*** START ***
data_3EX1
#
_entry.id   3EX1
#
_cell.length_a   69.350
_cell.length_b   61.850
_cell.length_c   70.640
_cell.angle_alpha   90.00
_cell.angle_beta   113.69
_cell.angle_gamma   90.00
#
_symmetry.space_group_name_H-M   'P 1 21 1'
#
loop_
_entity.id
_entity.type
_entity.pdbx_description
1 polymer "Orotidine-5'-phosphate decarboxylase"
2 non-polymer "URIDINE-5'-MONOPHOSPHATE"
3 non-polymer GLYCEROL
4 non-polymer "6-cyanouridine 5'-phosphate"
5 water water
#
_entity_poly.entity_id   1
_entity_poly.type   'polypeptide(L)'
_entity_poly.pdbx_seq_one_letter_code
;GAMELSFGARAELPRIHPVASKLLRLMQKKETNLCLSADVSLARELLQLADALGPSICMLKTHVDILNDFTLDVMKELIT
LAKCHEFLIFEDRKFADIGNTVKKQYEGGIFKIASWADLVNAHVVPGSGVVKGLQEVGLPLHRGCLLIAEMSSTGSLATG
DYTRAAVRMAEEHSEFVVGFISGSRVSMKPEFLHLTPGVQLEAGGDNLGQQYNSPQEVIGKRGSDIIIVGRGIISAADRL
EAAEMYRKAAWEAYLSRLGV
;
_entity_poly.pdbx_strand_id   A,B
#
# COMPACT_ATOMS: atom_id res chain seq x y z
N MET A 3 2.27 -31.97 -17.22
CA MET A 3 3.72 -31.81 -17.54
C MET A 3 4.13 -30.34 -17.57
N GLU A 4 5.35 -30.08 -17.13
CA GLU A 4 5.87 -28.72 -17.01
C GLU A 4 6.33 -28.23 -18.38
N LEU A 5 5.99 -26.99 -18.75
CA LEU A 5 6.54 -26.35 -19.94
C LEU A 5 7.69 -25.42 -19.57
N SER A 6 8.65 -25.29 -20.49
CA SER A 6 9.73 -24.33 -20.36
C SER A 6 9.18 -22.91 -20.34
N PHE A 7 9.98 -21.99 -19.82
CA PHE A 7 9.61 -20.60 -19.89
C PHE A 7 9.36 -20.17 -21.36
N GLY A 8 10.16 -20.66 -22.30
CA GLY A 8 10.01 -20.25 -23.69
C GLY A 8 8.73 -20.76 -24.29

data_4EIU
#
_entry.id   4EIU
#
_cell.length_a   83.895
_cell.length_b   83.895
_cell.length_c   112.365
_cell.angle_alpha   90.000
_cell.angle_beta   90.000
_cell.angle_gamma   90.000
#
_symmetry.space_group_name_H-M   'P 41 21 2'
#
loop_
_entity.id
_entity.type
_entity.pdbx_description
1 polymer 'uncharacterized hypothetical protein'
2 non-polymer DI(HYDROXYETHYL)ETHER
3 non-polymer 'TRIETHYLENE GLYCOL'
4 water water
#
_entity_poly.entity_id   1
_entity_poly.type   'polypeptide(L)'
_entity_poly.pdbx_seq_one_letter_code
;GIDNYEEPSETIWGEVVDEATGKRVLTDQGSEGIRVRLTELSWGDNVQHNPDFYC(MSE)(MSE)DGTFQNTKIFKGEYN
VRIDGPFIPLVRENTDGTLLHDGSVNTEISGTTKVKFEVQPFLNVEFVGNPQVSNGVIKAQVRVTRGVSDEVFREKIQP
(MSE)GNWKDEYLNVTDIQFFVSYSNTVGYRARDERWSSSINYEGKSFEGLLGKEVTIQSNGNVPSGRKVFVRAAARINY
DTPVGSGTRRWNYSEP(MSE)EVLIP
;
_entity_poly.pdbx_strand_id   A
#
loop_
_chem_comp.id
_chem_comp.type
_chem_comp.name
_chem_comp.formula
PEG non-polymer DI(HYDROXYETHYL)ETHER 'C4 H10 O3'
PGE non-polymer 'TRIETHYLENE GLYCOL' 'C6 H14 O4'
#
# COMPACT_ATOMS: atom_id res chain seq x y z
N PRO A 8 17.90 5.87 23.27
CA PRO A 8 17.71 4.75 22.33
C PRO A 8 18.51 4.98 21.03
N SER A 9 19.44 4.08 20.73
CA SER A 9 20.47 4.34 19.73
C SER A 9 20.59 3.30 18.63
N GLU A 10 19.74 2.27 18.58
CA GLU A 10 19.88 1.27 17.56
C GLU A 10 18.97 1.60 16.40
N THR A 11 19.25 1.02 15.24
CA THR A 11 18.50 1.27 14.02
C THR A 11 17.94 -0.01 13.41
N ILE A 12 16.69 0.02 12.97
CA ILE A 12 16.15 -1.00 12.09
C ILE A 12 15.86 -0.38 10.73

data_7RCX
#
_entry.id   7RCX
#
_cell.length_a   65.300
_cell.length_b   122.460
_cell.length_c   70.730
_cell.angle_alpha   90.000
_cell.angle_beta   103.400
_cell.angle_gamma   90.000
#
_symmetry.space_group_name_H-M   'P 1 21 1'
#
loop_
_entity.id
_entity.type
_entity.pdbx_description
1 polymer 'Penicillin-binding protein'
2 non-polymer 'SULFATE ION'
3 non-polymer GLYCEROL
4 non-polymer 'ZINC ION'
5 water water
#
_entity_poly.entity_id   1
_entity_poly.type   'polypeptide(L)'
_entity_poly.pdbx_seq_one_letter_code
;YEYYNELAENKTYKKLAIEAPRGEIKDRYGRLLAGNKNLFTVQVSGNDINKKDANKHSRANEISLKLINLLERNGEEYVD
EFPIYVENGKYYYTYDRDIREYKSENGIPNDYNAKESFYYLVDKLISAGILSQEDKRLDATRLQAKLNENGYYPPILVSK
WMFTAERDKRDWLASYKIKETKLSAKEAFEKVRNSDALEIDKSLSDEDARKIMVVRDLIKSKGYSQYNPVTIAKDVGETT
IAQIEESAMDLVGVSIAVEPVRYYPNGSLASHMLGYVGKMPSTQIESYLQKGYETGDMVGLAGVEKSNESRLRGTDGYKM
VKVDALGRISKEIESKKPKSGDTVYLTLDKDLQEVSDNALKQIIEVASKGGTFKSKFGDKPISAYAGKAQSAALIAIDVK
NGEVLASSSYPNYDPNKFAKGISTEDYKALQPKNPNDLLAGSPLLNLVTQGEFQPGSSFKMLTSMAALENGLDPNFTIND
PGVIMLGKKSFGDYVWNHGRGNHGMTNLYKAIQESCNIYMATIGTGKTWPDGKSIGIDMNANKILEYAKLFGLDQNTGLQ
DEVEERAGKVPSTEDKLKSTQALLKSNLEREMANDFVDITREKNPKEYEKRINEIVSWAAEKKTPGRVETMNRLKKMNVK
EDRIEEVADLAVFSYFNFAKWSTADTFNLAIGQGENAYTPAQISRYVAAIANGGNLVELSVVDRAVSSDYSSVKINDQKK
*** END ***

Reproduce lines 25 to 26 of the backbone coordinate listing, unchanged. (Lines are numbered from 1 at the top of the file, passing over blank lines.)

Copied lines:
_entity_poly.type   'polypeptide(L)'
_entity_poly.pdbx_seq_one_letter_code